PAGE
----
An Italian high court has ruled, based on statements provided by the IAF Regional Body EA, that UKAS accreditations cannot be accepted for public tenders in that country as the UK is no longer part of the European Union.
The case came before the court when two companies were bidding on a government contract worth 6.7 million euros. the contract required bidding companies to hold ISO 14001 and ISO 27001 certifications. One company, SAVE, was removed from consideration after it lost points for having its ISO 27001 certificate issued by SOCOTEC, which holds accreditation by UKAS, and not the Italian national accreditation body, Accredia. SAVE appealed the decision to the Court of the Council of State, arguing that its ISO 27001 certification was equally valid. Had SAVE not lost the points, it would have been awarded the contract.
The Court relied on testimony provided by the regional body EA (European co-operation for Accreditation), the IAF regional body for Europe. In a stunning admission that upends much of the IAF’s global marketing, EA was forced to admit that UKAS accreditations could not be seen as equivalent, post-Brexit. From the Court’s ruling:
On the merits of the appeal, for logical and preparatory reasons, the validity or otherwise of the second plea, which was also the subject of a specific preliminary investigation, is then assessed.
This is the specific question addressed to EA (European Accreditation): “whether the status of member of EA recognized to UKAS makes it comparable to national accreditation bodies pursuant to and for the purposes of regulation (EC) n. 765/2008 pursuant to art. 62 of Directive 2014/25/ EU of special sectors and in art. 87 of Legislative Decree no. 50/2016 and whether or not the quality certifications referred to can be considered validly recognized in the EU and usable in public tenders pursuant to the same regulation 765/2008”.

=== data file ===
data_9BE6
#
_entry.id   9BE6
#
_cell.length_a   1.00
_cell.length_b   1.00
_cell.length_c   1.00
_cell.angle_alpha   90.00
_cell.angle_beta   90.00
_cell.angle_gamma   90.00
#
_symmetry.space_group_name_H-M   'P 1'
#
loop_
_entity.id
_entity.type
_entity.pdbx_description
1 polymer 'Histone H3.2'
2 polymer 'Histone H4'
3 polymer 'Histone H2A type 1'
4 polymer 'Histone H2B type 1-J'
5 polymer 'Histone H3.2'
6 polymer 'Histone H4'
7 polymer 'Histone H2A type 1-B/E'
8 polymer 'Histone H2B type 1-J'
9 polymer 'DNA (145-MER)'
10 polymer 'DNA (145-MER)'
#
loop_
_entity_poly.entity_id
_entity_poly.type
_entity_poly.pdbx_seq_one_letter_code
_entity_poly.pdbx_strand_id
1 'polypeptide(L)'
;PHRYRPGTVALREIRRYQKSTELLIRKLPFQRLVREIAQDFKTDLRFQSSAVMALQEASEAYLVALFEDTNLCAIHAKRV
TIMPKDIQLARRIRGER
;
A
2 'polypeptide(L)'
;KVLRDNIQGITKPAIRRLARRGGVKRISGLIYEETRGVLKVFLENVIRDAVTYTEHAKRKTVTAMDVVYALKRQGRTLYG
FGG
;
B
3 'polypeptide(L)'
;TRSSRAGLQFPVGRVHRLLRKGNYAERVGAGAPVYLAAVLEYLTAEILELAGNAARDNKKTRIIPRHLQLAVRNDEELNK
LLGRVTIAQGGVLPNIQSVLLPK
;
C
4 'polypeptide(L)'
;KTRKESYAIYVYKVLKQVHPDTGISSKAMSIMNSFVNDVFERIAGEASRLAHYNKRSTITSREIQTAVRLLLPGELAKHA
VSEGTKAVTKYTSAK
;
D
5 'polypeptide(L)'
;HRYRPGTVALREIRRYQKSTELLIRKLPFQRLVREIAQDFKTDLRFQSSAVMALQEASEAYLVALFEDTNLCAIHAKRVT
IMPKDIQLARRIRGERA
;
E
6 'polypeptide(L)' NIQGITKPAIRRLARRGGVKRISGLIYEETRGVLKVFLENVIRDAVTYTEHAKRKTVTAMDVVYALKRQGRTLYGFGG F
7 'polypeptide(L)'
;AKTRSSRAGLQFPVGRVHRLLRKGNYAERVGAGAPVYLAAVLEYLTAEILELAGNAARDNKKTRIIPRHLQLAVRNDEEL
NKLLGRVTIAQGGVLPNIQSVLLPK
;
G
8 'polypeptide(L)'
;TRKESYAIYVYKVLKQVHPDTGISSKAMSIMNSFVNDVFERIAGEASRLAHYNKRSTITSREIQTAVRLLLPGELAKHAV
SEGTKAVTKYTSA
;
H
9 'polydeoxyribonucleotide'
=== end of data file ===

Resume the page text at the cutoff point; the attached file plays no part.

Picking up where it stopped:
This is the response provided by the aforementioned European body with the aforementioned note of 30 January 2023:
“As regards the comparability of the status of member of the EA recognized to UKAS to the designation of national accreditation body (NAB) pursuant to and for the purposes of regulation (EC) n. 765/2008, the answer is NO.
The same answer also applies when considering the EA Multilateral Agreement (EA MLA) signed between UKAS and the other national accreditation bodies that are members of the EA.
As regards the possibility that quality certificates (or other attestations) issued by a UKAS accredited conformity
assessment body may be recognized as complying with Regulation (EC) No. 765/2008, the answer is NO.
The IAF scheme relies on the notion of “accredited once, recognized everywhere,” and has marketed itself as being a fully cross-border scheme. Its Multilateral Agreement (MLA) insists that nations’ accreditation bodies in one country must recognize the accreditations issued by ABs in other countries. The arrangement has run counter to EU law for decades, but has rarely been tested in court.
This means that UKAS accreditations may still be accepted for private tenders, between private companies, but it ousts UKAS entirely from contracts for government projects.
The Italian ruling is likely to have an immediate fallout effect in all of Europe, and UKAS will eventually be banned from government tenders in all 27 countries of the European Union.
UKAS, meanwhile, continues to claim on its website that membership in the IAF regional body EA suggests everything is business as usual
… EA revised its Articles of Association, initially to introduce the option of a transition period, which allowed UKAS to maintain its membership for a further 2 years from when the UK left the EU (i.e. until 31 January 2022). During this transition period, UKAS worked with EA to revise the EA membership criteria so that UKAS was able to remain an EA member. This revision was completed and came into effect at the end of 2021, with the new membership criteria included within the revised EA Articles of Association. This revision secured the long-term future of UKAS as a member of the European co-operation for Accreditation.
The IAF and its regional bodies have often taken a position that internal procedures and organizational “policies” somehow trump international law. The IAF continues to operate in noncompliance with EU sanctions against Russia, for example, believing that IAF policies enable it to act as a neutral nation, similar to Switzerland, and ignore such sanctions.
The benefit of the Italian court ruling is, ironically, the current Chair of the IAF, Emanuele Riva. Riva is also the top executive at Accredia, the Italian accreditation body, which now stands to absorb the accreditations issued by UKAS to government contractors.
Riva is under a criminal complaint for his personal refusal to honor EU sanctions against Russia, and for having signed off on a re-accreditation of the Russian certification body TEST in St. Petersburg as recently as January of this year.
[Marco Sergio assisted with this report.]